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Trouble brews for chip makers as neon shortage looms

Delays in development of neon-free lasers means chip makers will continue to rely on older neon-enabled photolithography

by Marc S. Reisch
March 7, 2016 | A version of this story appeared in Volume 94, Issue 10

Credit: C&EN/Shutterstock
Neon shortages, created by rising semiconductor demand, could dim neon lighting production.
a neon sign spelling out the chemical symbol for neon.
Credit: C&EN/Shutterstock
Neon shortages, created by rising semiconductor demand, could dim neon lighting production.

A looming shortage of neon gas threatens to create problems for manufacturers of semiconductors and the devices they power beginning in 2017.

Producers of the latest computer and cell phone chips use a laser-enabled photolithography technique to create transistors and other device features. Deep ultraviolet lasers, which contain neon gas as a buffer, have made it possible to pack an increasing number of transistors on chips that now boast features as small as 14 nm wide.

Semiconductor makers had hoped to transition by this year to extreme ultraviolet lasers, which enable even smaller features but don’t require the noble gas. But delays in that technology mean the industry will continue to rely on neon-consuming lasers, “pushing up demand for neon beyond what the supply chain can support” by 2017, says Lita Shon-Roy, CEO of Techcet, a consulting firm that issued a report on the problem.

Chip makers, which account for more than 90% of global neon consumption, are already experiencing high prices and some shortages stemming from the Russian conflict with Ukraine, Shon-Roy says. The war, which started in 2014, interrupted global supplies of the gas, about 70% of which comes from Iceblick, a firm based in the Ukrainian city of Odessa.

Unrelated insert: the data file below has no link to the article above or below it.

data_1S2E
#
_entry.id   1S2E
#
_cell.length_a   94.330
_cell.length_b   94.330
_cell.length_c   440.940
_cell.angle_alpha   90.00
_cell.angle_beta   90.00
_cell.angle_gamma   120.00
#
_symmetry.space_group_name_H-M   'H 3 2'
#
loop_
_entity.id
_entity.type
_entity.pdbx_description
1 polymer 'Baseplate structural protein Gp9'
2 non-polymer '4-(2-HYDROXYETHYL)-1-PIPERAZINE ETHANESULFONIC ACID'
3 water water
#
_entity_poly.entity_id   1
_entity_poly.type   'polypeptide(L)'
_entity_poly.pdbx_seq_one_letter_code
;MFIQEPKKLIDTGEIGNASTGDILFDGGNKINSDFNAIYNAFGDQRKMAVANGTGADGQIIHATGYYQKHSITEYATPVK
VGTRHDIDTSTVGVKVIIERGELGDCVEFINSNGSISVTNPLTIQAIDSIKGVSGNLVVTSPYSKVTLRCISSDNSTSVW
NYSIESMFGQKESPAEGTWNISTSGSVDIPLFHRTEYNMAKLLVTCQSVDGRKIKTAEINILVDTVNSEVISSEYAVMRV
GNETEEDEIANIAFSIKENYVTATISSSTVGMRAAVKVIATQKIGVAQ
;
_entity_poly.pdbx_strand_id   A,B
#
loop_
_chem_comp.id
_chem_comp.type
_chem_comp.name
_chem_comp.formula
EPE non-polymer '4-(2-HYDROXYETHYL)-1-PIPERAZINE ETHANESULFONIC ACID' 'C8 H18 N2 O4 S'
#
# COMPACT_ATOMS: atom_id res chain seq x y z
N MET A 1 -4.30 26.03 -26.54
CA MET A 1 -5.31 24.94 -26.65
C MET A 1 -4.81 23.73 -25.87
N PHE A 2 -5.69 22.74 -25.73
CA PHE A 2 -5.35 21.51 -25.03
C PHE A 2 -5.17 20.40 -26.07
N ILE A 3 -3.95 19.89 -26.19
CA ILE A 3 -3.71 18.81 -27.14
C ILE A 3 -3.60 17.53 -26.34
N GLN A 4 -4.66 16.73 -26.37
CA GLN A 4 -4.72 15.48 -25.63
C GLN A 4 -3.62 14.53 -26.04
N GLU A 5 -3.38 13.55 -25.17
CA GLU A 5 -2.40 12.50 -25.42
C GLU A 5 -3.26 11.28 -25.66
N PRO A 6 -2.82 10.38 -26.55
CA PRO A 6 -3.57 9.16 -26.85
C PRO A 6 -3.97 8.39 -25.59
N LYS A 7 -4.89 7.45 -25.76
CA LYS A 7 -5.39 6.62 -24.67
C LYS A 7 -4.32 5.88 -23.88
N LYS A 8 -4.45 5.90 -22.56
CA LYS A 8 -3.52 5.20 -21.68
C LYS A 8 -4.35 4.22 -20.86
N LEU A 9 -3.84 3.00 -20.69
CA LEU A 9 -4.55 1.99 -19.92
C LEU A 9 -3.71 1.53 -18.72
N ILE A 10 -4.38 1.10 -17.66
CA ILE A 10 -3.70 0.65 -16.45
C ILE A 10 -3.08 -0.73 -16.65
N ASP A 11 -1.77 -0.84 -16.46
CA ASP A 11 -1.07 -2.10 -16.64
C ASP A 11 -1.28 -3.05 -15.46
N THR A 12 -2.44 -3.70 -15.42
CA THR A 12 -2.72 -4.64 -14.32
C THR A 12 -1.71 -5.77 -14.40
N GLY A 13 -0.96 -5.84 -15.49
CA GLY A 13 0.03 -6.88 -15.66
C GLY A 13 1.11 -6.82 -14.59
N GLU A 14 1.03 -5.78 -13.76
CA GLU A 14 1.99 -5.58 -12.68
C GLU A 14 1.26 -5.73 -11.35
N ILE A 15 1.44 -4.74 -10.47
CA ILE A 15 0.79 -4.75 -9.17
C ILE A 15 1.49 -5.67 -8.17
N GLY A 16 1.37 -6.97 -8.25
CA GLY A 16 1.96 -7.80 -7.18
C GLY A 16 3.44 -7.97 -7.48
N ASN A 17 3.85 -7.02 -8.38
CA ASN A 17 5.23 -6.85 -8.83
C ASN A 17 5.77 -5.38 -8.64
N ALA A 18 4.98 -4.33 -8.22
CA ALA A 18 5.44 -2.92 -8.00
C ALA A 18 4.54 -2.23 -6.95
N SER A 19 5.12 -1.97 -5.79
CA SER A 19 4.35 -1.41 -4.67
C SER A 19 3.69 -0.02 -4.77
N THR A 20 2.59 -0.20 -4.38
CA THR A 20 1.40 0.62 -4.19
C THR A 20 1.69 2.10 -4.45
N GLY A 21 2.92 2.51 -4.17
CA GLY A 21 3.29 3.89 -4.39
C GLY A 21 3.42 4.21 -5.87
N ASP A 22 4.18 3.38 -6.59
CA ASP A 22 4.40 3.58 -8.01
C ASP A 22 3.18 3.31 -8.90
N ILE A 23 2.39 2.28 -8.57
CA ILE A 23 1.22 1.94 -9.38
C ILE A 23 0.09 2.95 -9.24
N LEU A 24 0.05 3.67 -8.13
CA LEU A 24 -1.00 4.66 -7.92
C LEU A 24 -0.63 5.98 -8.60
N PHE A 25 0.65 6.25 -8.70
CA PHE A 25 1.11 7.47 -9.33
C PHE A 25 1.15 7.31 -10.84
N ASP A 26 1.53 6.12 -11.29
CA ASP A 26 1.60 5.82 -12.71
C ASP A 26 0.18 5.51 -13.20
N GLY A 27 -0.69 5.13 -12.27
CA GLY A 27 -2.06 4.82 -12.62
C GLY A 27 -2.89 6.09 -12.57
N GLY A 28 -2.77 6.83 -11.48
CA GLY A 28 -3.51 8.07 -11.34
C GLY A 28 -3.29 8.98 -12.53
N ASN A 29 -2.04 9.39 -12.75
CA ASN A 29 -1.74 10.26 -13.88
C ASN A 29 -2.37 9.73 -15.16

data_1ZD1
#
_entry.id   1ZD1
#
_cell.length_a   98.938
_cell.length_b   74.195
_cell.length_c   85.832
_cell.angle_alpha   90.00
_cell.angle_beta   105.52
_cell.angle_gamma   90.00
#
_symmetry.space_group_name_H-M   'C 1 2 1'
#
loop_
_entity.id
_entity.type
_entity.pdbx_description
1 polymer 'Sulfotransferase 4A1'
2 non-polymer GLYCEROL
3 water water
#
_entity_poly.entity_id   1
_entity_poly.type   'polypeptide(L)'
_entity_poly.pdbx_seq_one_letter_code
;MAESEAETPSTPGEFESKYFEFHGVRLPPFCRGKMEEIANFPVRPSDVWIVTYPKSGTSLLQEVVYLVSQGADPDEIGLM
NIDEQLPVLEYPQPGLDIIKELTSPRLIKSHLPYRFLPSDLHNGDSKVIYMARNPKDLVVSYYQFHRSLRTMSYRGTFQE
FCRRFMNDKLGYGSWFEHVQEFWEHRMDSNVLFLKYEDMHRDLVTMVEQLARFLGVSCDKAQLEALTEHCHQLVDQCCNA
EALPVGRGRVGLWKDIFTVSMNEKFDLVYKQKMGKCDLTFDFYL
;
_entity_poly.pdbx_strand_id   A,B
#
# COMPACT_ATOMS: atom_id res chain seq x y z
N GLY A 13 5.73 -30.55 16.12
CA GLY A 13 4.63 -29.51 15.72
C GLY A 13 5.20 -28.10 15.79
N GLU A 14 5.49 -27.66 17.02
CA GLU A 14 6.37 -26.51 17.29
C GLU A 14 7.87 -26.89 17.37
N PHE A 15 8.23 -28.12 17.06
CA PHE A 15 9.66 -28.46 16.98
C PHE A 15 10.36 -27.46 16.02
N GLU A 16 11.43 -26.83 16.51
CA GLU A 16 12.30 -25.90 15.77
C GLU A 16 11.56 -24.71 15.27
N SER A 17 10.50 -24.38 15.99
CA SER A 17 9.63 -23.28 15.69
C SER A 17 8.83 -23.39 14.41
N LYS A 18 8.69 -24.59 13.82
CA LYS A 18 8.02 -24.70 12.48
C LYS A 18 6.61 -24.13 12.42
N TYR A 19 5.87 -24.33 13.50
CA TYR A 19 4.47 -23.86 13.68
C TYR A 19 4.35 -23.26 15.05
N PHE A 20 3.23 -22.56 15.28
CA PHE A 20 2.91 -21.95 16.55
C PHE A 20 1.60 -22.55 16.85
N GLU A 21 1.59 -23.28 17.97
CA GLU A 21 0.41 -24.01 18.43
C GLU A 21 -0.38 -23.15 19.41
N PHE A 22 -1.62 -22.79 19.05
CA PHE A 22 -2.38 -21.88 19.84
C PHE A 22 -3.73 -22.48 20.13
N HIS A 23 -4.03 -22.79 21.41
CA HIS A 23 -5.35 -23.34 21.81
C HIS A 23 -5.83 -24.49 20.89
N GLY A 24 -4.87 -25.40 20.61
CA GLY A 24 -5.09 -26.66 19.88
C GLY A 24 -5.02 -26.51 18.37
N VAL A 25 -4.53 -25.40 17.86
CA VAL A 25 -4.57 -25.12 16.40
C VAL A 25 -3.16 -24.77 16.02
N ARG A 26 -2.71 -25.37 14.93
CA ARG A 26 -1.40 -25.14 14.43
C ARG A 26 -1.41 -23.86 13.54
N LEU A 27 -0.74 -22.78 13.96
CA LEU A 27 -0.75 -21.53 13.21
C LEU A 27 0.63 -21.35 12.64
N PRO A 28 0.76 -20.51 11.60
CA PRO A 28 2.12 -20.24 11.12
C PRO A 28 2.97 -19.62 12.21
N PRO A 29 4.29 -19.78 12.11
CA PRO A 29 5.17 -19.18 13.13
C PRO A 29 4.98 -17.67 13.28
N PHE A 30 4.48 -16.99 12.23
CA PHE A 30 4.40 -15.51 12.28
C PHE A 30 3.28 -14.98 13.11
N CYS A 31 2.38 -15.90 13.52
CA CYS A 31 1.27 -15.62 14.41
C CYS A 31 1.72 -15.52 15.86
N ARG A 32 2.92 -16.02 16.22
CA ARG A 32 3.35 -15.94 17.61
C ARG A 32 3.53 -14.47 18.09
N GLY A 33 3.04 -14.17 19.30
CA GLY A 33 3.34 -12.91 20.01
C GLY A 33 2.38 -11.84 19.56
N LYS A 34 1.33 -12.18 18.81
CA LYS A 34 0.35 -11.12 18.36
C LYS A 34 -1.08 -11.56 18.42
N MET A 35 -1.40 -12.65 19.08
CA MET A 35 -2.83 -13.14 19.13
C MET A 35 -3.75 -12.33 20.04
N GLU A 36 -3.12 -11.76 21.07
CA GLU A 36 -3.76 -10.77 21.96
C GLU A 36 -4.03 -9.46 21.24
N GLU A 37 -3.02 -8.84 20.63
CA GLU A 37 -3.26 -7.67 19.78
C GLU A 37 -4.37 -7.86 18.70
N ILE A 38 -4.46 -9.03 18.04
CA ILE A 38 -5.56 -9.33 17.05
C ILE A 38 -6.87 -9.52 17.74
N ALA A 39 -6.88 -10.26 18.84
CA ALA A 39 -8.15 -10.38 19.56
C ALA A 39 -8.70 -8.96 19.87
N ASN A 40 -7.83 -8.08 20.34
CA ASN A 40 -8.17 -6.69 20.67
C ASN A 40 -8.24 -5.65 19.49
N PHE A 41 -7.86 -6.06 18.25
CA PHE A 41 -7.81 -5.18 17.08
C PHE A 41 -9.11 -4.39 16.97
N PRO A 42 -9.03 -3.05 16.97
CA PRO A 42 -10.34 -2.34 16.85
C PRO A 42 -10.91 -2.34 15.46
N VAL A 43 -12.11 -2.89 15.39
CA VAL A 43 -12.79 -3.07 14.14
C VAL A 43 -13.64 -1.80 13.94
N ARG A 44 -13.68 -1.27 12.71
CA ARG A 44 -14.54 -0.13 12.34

Iceblick gathers and purifies neon from large cryogenic air separation units that supply oxygen and nitrogen to steelmakers. Most of the air separation units equipped to capture neon, which makes up only 18.2 ppm of the atmosphere by volume, are in Eastern Europe.

James Greer, president of PVD Products, a provider of pulsed laser deposition systems for academic research, says he expects the shortage to get worse. Greer’s customers are among the smaller users who also depend on neon.

The cost of a cylinder containing a mix of neon and other gases used in such systems has increased in the past two years from $1,200 to as much as $12,000, Greer says. Wait times for delivery have gone from four weeks to eight months.

Others who are likely to feel the effect of a neon shortage are ophthalmologists, who employ lasers for LASIK vision correction surgery; makers of superconducting wire; and manufacturers of neon lighting.



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